Prey Originally Had a Different Ending
Prey has been one of this year’s most beloved, yet divisive, video game releases. A lot of this has to do with its ending, which is either described as brilliant or terrible depending on who you ask. SugarBombed recently caught up with Obsidian Entertainment co-founder and industry legend Chris Avellone, who was involved with crafting Prey‘s story. In the interview, he revealed that the ending that’s currently in the game wasn’t the original ending.
Here’s what Chris Avellone had to say regarding Prey‘s ending:
Ricardo’s the best person to ask about it, it was not the original ending for the game, it came in later in development. For me (and we discussed this at Arkane), the key thing to be careful of is disrupting the player’s attachment to their avatar. I call this the “Clone Spider-Man Dilemma” – this is titled based on a storyline reveal that happened in the Spider-Man comics where it was revealed that the “Spider-Man” the readers had followed and loved for 20 years wasn’t actually Spider-Man, it was a clone – and guess what, this did not go over well with the fans, which was understandable, because they were there because they loved Spider-Man, and now the rug had been yanked out from under them.
If you ever choose to do this in a narrative, you need to be careful and take precautions (I feel Prey did these things) was tie the reactivity in the game to that ending so your actions still mattered (at least in the drafts I saw), but the danger of being disassociated from your avatar was a very real thing and should be treated very, very carefully.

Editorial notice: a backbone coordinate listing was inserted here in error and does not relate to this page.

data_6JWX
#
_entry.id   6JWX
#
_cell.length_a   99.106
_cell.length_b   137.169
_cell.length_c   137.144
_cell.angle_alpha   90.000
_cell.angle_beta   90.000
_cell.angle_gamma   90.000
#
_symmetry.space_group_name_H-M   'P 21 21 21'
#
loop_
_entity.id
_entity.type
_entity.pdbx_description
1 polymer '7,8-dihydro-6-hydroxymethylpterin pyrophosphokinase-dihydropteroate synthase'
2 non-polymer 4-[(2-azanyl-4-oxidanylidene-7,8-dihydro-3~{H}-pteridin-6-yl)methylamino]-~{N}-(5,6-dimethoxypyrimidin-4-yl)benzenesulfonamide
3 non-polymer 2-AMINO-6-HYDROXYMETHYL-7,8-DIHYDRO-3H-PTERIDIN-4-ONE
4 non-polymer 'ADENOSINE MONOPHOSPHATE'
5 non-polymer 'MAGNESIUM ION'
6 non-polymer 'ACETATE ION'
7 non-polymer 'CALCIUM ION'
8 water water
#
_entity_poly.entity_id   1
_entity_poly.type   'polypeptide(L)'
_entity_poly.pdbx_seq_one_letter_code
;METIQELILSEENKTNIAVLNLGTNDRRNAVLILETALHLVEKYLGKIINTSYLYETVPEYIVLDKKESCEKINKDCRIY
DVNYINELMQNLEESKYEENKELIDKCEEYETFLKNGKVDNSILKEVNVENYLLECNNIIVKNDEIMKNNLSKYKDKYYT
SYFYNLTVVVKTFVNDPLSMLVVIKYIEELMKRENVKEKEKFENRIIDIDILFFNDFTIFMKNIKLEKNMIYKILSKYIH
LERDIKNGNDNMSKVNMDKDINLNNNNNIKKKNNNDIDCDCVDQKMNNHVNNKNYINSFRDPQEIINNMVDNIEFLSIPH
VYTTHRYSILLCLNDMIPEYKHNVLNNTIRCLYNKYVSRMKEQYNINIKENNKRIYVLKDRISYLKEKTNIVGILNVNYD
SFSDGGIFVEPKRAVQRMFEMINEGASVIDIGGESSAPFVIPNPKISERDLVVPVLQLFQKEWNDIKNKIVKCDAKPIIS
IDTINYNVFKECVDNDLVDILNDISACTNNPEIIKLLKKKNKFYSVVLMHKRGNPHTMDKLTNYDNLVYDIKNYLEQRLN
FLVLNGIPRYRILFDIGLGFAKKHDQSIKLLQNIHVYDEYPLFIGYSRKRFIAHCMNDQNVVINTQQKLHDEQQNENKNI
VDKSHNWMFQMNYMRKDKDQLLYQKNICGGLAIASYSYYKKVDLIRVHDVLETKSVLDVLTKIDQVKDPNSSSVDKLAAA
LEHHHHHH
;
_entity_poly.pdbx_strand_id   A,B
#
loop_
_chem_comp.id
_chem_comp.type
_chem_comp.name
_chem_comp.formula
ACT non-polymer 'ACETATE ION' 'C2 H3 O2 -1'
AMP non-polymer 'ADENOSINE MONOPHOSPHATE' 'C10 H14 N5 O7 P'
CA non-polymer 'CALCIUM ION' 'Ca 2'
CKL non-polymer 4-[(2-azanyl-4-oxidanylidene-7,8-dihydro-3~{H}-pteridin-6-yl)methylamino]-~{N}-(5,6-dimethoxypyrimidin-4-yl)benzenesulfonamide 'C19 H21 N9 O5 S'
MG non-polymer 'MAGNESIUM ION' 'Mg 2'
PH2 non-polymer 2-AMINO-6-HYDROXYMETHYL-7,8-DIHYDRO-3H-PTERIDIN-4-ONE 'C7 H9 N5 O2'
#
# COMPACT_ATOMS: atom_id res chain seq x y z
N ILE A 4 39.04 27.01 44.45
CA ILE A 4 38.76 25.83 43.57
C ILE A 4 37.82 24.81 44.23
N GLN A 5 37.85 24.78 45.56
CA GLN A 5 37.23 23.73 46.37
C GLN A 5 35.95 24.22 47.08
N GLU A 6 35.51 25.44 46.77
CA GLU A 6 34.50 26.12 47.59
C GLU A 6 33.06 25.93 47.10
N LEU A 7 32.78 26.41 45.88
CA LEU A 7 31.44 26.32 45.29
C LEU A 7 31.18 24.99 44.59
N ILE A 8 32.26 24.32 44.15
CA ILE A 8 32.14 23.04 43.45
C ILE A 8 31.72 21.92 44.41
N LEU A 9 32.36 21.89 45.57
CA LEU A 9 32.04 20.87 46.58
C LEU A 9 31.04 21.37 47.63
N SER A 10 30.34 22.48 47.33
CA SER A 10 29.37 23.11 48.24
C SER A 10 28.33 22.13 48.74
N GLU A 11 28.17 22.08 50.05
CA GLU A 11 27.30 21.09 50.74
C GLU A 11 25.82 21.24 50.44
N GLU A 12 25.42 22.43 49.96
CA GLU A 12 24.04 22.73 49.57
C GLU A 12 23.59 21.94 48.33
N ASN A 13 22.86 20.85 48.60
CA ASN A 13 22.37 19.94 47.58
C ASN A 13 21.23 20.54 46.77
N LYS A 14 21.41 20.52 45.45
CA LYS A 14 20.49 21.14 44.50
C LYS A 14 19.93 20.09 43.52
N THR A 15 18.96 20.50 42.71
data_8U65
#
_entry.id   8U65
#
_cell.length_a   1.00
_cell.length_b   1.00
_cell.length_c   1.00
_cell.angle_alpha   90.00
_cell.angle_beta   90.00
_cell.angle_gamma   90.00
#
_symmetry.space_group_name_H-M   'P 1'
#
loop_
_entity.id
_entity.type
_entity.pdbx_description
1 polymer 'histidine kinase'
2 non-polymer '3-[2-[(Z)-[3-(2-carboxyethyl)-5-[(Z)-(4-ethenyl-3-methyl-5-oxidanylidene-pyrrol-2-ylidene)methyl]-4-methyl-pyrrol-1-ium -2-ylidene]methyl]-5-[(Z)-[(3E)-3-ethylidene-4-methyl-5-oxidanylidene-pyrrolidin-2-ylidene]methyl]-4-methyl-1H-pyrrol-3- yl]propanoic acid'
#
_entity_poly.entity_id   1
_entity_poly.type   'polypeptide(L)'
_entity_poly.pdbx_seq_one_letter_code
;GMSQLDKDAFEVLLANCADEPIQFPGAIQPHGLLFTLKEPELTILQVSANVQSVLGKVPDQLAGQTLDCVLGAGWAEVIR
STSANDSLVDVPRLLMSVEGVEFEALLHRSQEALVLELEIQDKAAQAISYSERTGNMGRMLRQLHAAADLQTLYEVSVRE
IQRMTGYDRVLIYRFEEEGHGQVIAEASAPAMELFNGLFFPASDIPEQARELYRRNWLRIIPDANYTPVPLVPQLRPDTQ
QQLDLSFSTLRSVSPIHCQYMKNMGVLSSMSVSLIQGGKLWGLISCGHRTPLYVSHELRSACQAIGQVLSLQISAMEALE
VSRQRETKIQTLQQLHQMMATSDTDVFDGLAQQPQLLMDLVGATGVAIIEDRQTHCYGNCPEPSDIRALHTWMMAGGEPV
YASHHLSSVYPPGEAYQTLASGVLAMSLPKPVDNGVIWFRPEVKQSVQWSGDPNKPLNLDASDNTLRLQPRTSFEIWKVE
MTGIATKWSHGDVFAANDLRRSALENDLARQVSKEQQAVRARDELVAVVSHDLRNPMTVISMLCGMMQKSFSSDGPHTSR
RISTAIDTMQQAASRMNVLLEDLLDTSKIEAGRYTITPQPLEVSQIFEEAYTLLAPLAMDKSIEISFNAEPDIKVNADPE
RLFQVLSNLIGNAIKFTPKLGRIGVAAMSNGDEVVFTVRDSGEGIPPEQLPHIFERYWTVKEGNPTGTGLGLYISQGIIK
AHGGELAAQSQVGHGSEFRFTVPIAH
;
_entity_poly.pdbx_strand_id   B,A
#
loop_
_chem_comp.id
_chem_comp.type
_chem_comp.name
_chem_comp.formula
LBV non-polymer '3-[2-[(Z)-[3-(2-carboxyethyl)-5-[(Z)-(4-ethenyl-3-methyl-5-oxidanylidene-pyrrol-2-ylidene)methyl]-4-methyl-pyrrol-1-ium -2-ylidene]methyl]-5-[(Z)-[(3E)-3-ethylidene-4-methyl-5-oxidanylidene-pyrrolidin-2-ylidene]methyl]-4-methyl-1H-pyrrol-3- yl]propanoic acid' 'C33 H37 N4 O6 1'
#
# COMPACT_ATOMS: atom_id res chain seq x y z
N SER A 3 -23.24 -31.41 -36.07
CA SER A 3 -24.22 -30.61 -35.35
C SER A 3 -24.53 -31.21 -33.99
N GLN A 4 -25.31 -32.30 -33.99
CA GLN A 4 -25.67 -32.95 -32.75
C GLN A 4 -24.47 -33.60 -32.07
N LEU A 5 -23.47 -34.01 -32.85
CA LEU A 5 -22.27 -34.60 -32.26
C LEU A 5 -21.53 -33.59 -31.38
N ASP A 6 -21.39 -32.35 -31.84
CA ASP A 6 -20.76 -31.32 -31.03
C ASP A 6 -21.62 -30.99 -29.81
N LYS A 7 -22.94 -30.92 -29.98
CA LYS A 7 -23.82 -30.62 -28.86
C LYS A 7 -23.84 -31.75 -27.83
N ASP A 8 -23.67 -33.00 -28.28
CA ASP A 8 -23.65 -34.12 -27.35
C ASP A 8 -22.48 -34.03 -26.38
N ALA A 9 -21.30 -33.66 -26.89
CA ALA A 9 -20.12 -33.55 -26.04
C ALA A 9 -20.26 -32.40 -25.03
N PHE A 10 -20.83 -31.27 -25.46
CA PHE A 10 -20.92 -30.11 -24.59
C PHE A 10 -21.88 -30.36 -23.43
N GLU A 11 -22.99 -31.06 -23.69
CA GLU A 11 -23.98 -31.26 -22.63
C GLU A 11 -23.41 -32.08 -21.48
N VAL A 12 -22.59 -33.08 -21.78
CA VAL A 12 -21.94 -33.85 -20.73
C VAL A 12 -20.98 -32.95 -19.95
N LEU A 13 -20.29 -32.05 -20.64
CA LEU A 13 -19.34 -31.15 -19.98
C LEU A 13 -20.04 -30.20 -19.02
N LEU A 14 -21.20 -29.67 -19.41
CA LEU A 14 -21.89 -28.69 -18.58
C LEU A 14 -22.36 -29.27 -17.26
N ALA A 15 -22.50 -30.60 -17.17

I will say (anecdote) that I learned something else very wise from Prey’s development about game endings in general – always keep in mind someone else who isn’t you may have to inherit your end game reveals. We were in a meeting with Raphael and discussing end states, and he said, (paraphrased) “no matter what, be careful about giving an ending that must be carried forth by either us (Arkane – and it might be the same team or a new design team within Bethesda, you never know in game development) or anyone else who must inherit the sequel (again, whether Arkane or someone else). This comment wasn’t intended to distance anyone from the ending, it was a clear acknowledgement that you have to be careful with endings in a game franchise.
If you push the hint of an ending too far in the first game or any title with a sequel, it sets up an expectation that the next game will have to match and solve, and what may only be five minutes of the ending of the first game will define 40+ hours in the next title and likely cause the Lead Designer a lot of headaches. So example: If a game ends showing an alien invasion in the last five minutes, then that sets a very specific expectation for the next team that is very hard to step away from. I’ve certainly been part of decisions like this – it was done on Neverwinter 2, KOTOR 2, and as far back as Dark Alliance 1 – and yes, this is a bad way to do endings in many respects, but Raphael was clear as to why – it’s not just disappointing for the player, it’s a pipeline concern and a design concern, and that assumes you’ll even get a chance to do the sequel at all.
There’s a lot more great insight over at the full interview, so check it out.